It is readily apparent from the record that the full commission made its additional finding for the reason that there is no evidence of any other work which respondent might obtain that would enable him to earn his average weekly wage of $87.42. The additional finding is significant therefore because incapacity for work resulting from a compensable injury is the inability, by reason of such injury, to earn an amount equal to or in excess of the average weekly wage specified in the decree or preliminary agreement establishing incapacity. See Scialo v. Luisi, 91 R.I. 86, Brown & Sharpe Mfg. Co. v. Dean, 89 R.I. 108, Stillwater Worsted Mills, Inc. v. Beal, 89 R.I. 34, D'Iorio v. U.S. Rubber Co., 88 R.I. 369, and Trotta v. Brown & Sharpe Mfg. Co., 86 R.I. 247.

The question before us then is whether there is competent evidence from which the commission could make its finding that respondent was capable of returning to his regular work. We think there is none.

*500 While of course it is true that an injured employee's testimony, that he does not feel capable of returning to work because of pain, fatigue or other subjective symptoms, has such probative force as the trier of fact may give it when in conflict with medical opinion based on objective symptoms, it does not follow that an injured employee's sense of well-being constitutes competent evidence to be weighed against medical opinions that his condition is such that he should not attempt a specified type of labor, or for that matter any work at all in a proper case.

A convalescent may have a general sense of well-being and feel that he has fully recovered from his illness or injury, but he can only surmise or guess at his ability to return to any type of work. It is for the expertise of medical science to evaluate his readiness to resume work and it would be foolhardy for anyone recovering from an impairment of health to wager his guess against the opinions of doctors who had examined him. Thus we think that the respondent's testimony as to how he felt lacked competency on the issue of his ability to return to his work.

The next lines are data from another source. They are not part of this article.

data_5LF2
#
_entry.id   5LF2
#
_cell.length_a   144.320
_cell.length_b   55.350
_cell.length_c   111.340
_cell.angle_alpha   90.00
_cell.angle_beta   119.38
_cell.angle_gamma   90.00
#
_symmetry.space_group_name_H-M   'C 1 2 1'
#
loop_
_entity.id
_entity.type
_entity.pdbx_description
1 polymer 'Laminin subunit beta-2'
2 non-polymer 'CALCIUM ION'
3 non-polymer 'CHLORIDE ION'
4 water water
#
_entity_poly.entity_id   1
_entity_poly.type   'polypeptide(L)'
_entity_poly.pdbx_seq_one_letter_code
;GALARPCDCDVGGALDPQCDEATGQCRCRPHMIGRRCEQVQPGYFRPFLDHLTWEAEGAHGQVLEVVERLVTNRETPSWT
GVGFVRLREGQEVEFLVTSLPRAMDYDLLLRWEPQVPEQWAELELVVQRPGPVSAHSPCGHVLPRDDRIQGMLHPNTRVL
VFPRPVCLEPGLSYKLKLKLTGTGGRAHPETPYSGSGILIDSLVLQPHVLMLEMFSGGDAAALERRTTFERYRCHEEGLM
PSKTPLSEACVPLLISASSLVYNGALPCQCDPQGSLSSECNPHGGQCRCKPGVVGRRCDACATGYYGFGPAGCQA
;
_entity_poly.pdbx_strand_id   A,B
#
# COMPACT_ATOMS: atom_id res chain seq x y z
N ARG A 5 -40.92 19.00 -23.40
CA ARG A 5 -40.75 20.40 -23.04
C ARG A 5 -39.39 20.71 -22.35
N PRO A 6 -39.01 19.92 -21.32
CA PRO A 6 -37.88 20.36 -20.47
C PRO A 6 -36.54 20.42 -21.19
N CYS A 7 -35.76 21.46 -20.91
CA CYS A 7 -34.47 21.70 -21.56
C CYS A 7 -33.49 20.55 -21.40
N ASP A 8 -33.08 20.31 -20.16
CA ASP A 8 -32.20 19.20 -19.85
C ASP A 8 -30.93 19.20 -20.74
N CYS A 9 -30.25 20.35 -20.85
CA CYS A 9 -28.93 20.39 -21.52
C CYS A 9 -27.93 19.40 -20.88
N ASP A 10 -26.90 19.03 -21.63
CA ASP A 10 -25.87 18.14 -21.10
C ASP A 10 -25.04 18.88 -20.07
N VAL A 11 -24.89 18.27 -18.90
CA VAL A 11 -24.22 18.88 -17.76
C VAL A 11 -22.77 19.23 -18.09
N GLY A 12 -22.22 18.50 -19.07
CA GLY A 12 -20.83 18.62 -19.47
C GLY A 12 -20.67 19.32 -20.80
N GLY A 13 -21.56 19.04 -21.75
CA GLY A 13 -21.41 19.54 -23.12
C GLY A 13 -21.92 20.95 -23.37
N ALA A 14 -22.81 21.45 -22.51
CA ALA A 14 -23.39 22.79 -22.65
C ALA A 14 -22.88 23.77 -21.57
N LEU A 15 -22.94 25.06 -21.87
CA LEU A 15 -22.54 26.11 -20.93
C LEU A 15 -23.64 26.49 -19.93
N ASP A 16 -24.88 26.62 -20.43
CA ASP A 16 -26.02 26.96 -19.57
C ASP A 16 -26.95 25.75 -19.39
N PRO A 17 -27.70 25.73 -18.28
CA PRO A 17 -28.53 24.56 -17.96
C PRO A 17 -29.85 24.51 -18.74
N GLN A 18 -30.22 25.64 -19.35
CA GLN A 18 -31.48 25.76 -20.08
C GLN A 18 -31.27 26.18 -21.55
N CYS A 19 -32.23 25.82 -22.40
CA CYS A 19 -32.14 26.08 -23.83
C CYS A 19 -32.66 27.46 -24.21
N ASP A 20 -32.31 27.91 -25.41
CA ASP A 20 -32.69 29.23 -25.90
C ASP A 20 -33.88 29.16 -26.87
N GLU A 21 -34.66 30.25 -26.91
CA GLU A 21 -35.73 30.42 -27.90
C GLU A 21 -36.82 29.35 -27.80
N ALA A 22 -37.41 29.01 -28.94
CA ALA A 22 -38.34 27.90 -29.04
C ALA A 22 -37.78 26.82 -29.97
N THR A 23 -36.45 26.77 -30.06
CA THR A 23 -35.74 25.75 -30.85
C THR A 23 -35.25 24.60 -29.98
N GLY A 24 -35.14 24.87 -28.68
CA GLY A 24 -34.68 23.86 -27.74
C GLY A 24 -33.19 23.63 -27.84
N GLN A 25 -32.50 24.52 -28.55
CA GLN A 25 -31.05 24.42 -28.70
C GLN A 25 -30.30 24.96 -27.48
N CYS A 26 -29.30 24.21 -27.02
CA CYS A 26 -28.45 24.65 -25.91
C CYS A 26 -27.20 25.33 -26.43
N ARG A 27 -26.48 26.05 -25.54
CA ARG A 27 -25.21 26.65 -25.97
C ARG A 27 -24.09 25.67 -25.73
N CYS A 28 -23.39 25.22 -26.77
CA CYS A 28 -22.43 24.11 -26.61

In its decision the full commission stated, "In this case the respondent himself testified that in his opinion he could do his regular work at the present time. Such an unequivocal statement is more persuasive in deciding the issue of incapacity than the medical opinions of fear of re-injury in the future, a risk to which all workers are subject."

This observation is in keeping with that of the single commissioner to the effect that workmen's compensation benefits are not in the nature of health insurance. Both statements misconceive the fixed rights of an employee who has been found to have sustained a work-connected injury by reason of which he is unable to earn, in whole or in part, a sum equal to or in excess of his average weekly wage. This inability to earn constitutes incapacity and such incapacity does not end until on competent evidence it can be said that his ability to earn his average weekly wage has returned.

There being no competent evidence in the instant record to support a finding that the respondent can return to the only proven work at which he can earn his average weekly wage of $87.42, it was error for the commission to make a finding to the contrary.

The respondent's appeal is sustained, the decree appealed from is reversed, and the cause is remanded to the workmen's compensation commission for further proceedings.